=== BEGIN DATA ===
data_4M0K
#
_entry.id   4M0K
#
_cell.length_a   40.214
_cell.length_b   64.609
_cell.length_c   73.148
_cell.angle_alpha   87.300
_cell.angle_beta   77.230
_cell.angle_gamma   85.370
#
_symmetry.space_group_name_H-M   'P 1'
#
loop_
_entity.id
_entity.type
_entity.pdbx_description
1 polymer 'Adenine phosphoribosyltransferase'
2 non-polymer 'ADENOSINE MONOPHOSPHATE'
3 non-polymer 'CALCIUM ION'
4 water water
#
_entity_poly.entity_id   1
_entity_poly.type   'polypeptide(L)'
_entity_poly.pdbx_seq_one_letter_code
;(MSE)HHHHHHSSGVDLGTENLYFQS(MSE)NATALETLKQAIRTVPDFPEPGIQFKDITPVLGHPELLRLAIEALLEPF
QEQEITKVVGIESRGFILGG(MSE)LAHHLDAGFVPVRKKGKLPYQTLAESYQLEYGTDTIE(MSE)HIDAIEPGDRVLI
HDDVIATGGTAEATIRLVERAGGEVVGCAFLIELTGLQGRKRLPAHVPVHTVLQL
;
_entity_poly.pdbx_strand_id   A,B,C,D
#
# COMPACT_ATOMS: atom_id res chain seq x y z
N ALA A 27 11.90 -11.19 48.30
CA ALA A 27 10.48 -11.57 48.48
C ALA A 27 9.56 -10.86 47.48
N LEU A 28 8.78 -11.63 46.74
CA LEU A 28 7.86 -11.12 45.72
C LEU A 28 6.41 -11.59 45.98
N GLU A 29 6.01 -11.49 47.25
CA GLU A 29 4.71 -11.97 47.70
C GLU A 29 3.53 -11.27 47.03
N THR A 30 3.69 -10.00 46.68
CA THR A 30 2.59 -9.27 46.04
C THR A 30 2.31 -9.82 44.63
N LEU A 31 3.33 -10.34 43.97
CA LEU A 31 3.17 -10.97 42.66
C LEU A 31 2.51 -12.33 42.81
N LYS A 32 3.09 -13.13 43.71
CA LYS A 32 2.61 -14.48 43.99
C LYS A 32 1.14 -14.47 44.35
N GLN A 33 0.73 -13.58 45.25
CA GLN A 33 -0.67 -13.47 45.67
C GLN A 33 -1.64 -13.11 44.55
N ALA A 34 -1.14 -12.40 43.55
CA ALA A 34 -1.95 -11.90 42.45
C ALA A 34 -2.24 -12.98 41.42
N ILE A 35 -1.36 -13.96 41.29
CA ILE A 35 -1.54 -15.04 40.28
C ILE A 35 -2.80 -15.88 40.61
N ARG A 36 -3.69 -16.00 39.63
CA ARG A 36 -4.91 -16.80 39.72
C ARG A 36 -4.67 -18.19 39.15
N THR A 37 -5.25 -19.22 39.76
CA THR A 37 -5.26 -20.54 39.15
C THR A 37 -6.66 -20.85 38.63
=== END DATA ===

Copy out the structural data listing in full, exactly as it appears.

data_4M0K
#
_entry.id   4M0K
#
_cell.length_a   40.214
_cell.length_b   64.609
_cell.length_c   73.148
_cell.angle_alpha   87.300
_cell.angle_beta   77.230
_cell.angle_gamma   85.370
#
_symmetry.space_group_name_H-M   'P 1'
#
loop_
_entity.id
_entity.type
_entity.pdbx_description
1 polymer 'Adenine phosphoribosyltransferase'
2 non-polymer 'ADENOSINE MONOPHOSPHATE'
3 non-polymer 'CALCIUM ION'
4 water water
#
_entity_poly.entity_id   1
_entity_poly.type   'polypeptide(L)'
_entity_poly.pdbx_seq_one_letter_code
;(MSE)HHHHHHSSGVDLGTENLYFQS(MSE)NATALETLKQAIRTVPDFPEPGIQFKDITPVLGHPELLRLAIEALLEPF
QEQEITKVVGIESRGFILGG(MSE)LAHHLDAGFVPVRKKGKLPYQTLAESYQLEYGTDTIE(MSE)HIDAIEPGDRVLI
HDDVIATGGTAEATIRLVERAGGEVVGCAFLIELTGLQGRKRLPAHVPVHTVLQL
;
_entity_poly.pdbx_strand_id   A,B,C,D
#
# COMPACT_ATOMS: atom_id res chain seq x y z
N ALA A 27 11.90 -11.19 48.30
CA ALA A 27 10.48 -11.57 48.48
C ALA A 27 9.56 -10.86 47.48
N LEU A 28 8.78 -11.63 46.74
CA LEU A 28 7.86 -11.12 45.72
C LEU A 28 6.41 -11.59 45.98
N GLU A 29 6.01 -11.49 47.25
CA GLU A 29 4.71 -11.97 47.70
C GLU A 29 3.53 -11.27 47.03
N THR A 30 3.69 -10.00 46.68
CA THR A 30 2.59 -9.27 46.04
C THR A 30 2.31 -9.82 44.63
N LEU A 31 3.33 -10.34 43.97
CA LEU A 31 3.17 -10.97 42.66
C LEU A 31 2.51 -12.33 42.81
N LYS A 32 3.09 -13.13 43.71
CA LYS A 32 2.61 -14.48 43.99
C LYS A 32 1.14 -14.47 44.35
N GLN A 33 0.73 -13.58 45.25
CA GLN A 33 -0.67 -13.47 45.67
C GLN A 33 -1.64 -13.11 44.55
N ALA A 34 -1.14 -12.40 43.55
CA ALA A 34 -1.95 -11.90 42.45
C ALA A 34 -2.24 -12.98 41.42
N ILE A 35 -1.36 -13.96 41.29
CA ILE A 35 -1.54 -15.04 40.28
C ILE A 35 -2.80 -15.88 40.61
N ARG A 36 -3.69 -16.00 39.63
CA ARG A 36 -4.91 -16.80 39.72
C ARG A 36 -4.67 -18.19 39.15
N THR A 37 -5.25 -19.22 39.76
CA THR A 37 -5.26 -20.54 39.15
C THR A 37 -6.66 -20.85 38.63